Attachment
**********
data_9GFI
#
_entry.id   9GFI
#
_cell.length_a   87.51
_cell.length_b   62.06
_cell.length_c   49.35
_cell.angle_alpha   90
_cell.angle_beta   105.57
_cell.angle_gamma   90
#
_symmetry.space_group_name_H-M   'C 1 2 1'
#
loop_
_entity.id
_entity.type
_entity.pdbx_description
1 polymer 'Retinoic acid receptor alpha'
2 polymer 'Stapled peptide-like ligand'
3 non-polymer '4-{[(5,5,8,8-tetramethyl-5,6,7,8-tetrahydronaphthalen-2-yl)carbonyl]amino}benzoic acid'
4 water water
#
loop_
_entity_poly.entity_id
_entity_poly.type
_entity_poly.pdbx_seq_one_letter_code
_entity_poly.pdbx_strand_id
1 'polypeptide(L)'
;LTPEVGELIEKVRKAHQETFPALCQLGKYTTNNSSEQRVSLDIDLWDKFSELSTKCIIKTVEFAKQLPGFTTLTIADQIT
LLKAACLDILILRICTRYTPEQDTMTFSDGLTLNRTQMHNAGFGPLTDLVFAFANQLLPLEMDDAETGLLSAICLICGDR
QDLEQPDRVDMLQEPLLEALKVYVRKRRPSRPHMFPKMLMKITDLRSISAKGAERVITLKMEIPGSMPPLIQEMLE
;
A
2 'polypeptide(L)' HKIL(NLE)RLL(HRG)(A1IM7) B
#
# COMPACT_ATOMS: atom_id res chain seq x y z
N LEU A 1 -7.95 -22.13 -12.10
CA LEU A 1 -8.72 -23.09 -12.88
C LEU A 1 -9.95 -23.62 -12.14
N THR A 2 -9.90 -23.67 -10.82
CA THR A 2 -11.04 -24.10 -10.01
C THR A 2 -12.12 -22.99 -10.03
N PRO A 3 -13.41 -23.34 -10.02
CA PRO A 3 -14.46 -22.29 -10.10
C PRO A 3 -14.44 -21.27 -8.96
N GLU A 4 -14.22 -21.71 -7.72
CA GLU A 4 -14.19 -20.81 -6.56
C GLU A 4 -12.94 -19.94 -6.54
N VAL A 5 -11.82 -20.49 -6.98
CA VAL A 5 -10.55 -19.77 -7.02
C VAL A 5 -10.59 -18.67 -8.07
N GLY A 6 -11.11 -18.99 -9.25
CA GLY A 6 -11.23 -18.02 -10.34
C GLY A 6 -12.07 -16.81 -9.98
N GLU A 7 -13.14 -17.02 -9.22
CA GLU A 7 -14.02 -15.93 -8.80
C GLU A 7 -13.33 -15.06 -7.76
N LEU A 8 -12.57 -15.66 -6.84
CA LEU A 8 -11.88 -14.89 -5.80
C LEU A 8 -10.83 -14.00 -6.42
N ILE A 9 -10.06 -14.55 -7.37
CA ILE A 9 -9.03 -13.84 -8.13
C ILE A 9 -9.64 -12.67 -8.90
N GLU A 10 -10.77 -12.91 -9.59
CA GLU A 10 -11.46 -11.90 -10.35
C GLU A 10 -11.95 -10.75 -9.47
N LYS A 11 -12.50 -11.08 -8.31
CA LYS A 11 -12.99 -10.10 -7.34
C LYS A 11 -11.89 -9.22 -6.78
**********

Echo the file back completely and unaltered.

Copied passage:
data_9GFI
#
_entry.id   9GFI
#
_cell.length_a   87.51
_cell.length_b   62.06
_cell.length_c   49.35
_cell.angle_alpha   90
_cell.angle_beta   105.57
_cell.angle_gamma   90
#
_symmetry.space_group_name_H-M   'C 1 2 1'
#
loop_
_entity.id
_entity.type
_entity.pdbx_description
1 polymer 'Retinoic acid receptor alpha'
2 polymer 'Stapled peptide-like ligand'
3 non-polymer '4-{[(5,5,8,8-tetramethyl-5,6,7,8-tetrahydronaphthalen-2-yl)carbonyl]amino}benzoic acid'
4 water water
#
loop_
_entity_poly.entity_id
_entity_poly.type
_entity_poly.pdbx_seq_one_letter_code
_entity_poly.pdbx_strand_id
1 'polypeptide(L)'
;LTPEVGELIEKVRKAHQETFPALCQLGKYTTNNSSEQRVSLDIDLWDKFSELSTKCIIKTVEFAKQLPGFTTLTIADQIT
LLKAACLDILILRICTRYTPEQDTMTFSDGLTLNRTQMHNAGFGPLTDLVFAFANQLLPLEMDDAETGLLSAICLICGDR
QDLEQPDRVDMLQEPLLEALKVYVRKRRPSRPHMFPKMLMKITDLRSISAKGAERVITLKMEIPGSMPPLIQEMLE
;
A
2 'polypeptide(L)' HKIL(NLE)RLL(HRG)(A1IM7) B
#
# COMPACT_ATOMS: atom_id res chain seq x y z
N LEU A 1 -7.95 -22.13 -12.10
CA LEU A 1 -8.72 -23.09 -12.88
C LEU A 1 -9.95 -23.62 -12.14
N THR A 2 -9.90 -23.67 -10.82
CA THR A 2 -11.04 -24.10 -10.01
C THR A 2 -12.12 -22.99 -10.03
N PRO A 3 -13.41 -23.34 -10.02
CA PRO A 3 -14.46 -22.29 -10.10
C PRO A 3 -14.44 -21.27 -8.96
N GLU A 4 -14.22 -21.71 -7.72
CA GLU A 4 -14.19 -20.81 -6.56
C GLU A 4 -12.94 -19.94 -6.54
N VAL A 5 -11.82 -20.49 -6.98
CA VAL A 5 -10.55 -19.77 -7.02
C VAL A 5 -10.59 -18.67 -8.07
N GLY A 6 -11.11 -18.99 -9.25
CA GLY A 6 -11.23 -18.02 -10.34
C GLY A 6 -12.07 -16.81 -9.98
N GLU A 7 -13.14 -17.02 -9.22
CA GLU A 7 -14.02 -15.93 -8.80
C GLU A 7 -13.33 -15.06 -7.76
N LEU A 8 -12.57 -15.66 -6.84
CA LEU A 8 -11.88 -14.89 -5.80
C LEU A 8 -10.83 -14.00 -6.42
N ILE A 9 -10.06 -14.55 -7.37
CA ILE A 9 -9.03 -13.84 -8.13
C ILE A 9 -9.64 -12.67 -8.90
N GLU A 10 -10.77 -12.91 -9.59
CA GLU A 10 -11.46 -11.90 -10.35
C GLU A 10 -11.95 -10.75 -9.47
N LYS A 11 -12.50 -11.08 -8.31
CA LYS A 11 -12.99 -10.10 -7.34
C LYS A 11 -11.89 -9.22 -6.78